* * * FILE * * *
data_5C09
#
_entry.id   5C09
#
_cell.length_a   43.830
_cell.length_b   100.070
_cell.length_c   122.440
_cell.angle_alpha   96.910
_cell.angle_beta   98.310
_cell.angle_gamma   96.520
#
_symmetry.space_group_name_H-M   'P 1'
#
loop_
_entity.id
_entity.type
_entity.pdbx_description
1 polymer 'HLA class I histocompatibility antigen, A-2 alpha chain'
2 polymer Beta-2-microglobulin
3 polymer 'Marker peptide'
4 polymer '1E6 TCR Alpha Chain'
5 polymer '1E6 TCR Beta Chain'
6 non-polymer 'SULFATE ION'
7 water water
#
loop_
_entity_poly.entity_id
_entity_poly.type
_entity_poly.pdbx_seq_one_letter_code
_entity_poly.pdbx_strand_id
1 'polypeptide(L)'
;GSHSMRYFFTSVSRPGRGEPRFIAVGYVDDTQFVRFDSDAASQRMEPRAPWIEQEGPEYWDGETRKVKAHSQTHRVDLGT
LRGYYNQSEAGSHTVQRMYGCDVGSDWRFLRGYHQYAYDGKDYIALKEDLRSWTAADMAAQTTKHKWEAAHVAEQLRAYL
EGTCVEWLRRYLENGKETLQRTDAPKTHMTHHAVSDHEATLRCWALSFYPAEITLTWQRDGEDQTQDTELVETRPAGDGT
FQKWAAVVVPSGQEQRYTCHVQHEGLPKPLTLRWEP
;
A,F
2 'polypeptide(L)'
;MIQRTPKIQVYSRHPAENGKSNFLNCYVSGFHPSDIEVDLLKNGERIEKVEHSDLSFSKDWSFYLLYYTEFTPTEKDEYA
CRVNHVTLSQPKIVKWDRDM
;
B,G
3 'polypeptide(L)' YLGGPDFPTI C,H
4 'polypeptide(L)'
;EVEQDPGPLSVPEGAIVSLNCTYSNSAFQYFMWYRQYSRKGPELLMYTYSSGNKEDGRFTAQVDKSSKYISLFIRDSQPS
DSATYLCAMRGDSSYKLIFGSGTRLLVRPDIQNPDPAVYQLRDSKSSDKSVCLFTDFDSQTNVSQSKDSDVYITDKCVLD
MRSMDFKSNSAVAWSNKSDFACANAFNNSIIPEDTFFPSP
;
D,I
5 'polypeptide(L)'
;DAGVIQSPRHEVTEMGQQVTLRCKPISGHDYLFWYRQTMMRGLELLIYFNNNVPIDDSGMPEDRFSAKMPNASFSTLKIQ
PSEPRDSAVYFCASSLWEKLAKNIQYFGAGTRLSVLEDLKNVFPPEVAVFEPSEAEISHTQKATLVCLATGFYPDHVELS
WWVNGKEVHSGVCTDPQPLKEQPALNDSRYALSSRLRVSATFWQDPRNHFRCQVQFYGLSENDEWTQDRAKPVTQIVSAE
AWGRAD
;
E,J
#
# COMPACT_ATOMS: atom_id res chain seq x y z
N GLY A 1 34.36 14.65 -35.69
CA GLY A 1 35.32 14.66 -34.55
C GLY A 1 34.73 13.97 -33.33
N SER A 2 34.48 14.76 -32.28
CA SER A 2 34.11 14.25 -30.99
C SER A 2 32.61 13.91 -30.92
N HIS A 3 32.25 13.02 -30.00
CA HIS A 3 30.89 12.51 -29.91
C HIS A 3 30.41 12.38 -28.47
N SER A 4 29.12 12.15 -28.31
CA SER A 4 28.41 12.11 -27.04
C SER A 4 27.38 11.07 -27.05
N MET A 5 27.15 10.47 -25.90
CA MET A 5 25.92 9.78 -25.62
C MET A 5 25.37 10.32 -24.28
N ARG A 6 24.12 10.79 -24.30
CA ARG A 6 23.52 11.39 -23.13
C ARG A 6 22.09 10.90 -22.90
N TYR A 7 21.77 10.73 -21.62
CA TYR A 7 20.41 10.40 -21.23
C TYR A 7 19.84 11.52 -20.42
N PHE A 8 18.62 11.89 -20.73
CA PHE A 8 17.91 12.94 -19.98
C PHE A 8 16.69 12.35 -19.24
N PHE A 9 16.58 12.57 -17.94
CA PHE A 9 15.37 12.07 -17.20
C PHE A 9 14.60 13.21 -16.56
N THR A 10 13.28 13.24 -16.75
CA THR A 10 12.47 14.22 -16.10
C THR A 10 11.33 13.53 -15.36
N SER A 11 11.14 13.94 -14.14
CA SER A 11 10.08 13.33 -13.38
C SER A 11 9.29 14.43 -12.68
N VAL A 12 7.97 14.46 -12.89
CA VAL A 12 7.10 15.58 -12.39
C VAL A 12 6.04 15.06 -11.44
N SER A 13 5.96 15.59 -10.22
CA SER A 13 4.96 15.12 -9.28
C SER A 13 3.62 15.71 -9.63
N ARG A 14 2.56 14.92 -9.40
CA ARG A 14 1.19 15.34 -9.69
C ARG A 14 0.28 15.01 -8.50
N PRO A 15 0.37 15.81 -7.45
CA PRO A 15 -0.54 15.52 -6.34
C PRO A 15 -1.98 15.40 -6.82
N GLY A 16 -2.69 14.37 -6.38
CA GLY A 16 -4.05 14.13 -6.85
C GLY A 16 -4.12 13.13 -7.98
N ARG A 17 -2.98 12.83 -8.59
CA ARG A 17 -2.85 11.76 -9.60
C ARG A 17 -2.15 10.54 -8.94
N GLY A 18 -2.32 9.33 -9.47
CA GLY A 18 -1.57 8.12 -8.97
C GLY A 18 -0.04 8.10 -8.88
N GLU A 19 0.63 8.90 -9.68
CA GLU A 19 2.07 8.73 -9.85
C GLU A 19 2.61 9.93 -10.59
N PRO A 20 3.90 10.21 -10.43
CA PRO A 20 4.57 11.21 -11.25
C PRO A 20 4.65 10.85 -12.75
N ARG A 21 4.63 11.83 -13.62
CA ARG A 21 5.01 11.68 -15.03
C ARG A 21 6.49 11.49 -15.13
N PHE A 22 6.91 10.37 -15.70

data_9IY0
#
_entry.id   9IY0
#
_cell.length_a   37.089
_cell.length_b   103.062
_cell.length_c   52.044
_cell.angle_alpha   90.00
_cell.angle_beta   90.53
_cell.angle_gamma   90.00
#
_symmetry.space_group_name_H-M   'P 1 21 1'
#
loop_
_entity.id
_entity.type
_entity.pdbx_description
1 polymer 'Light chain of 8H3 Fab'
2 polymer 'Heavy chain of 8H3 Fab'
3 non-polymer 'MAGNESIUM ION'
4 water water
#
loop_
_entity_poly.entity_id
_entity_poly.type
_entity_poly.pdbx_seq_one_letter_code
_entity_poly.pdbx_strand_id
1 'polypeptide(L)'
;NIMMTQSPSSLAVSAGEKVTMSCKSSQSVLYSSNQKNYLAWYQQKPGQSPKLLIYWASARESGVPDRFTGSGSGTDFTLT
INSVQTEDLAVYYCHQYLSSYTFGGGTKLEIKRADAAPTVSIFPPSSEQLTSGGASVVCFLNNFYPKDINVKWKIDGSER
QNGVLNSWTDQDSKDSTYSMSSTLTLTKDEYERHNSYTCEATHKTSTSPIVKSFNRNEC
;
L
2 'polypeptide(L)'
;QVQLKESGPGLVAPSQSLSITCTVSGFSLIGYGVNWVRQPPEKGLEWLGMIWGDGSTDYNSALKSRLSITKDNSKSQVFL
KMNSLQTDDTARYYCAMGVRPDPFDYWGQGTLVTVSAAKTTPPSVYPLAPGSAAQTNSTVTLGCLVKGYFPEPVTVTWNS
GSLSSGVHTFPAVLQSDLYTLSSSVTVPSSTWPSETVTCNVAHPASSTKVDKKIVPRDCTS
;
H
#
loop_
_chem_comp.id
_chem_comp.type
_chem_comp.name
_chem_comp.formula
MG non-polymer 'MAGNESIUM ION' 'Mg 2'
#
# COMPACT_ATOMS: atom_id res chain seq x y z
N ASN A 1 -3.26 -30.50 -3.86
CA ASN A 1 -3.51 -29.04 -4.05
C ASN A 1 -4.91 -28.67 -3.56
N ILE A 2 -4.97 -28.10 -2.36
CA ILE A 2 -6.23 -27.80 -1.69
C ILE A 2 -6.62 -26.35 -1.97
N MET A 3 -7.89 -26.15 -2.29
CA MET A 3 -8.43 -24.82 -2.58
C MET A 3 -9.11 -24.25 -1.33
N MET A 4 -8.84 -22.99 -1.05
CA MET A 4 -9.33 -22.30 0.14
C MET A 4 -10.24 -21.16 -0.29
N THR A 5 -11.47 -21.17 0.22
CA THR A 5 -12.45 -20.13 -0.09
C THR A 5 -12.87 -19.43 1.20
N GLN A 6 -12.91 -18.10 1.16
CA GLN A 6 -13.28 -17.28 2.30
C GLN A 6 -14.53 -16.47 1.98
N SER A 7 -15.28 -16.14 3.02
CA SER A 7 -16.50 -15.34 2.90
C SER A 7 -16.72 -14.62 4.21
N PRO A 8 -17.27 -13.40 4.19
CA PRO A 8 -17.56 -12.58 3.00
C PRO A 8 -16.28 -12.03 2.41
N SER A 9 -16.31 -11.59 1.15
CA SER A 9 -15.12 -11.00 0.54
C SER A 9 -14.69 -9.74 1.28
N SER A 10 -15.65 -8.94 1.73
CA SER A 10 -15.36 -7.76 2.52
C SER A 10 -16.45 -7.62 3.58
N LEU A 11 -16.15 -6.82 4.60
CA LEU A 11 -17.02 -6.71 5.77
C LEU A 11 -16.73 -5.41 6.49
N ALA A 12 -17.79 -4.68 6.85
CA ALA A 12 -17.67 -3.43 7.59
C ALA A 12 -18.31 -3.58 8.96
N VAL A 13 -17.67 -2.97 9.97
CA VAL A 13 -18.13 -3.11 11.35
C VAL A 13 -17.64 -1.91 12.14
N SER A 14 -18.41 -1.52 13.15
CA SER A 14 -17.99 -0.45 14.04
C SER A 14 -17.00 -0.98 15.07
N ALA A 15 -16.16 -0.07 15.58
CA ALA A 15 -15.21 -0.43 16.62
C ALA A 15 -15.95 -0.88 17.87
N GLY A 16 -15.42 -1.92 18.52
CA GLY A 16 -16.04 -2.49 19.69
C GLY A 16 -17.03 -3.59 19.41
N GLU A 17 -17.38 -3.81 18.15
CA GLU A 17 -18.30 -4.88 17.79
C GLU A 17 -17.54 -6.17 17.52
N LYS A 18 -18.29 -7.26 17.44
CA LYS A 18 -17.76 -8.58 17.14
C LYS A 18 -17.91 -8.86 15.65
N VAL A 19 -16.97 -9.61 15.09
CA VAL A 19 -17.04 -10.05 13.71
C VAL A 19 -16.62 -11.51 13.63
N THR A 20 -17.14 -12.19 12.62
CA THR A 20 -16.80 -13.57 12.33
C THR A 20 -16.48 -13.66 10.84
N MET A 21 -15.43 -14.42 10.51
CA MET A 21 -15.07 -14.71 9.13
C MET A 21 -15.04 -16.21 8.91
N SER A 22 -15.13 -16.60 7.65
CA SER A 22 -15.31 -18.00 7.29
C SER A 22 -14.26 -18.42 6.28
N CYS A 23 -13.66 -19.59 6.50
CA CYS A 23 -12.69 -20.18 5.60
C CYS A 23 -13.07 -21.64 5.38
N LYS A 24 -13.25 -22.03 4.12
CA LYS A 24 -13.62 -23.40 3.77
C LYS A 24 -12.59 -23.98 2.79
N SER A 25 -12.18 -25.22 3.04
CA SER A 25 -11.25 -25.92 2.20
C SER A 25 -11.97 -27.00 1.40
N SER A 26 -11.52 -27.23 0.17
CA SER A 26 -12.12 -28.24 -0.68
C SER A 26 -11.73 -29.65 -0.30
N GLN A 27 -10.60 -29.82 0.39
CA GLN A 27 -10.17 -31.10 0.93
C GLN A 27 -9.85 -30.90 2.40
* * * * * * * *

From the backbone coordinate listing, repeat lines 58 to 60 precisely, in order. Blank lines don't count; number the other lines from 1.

# COMPACT_ATOMS: atom_id res chain seq x y z
N GLY A 1 34.36 14.65 -35.69
CA GLY A 1 35.32 14.66 -34.55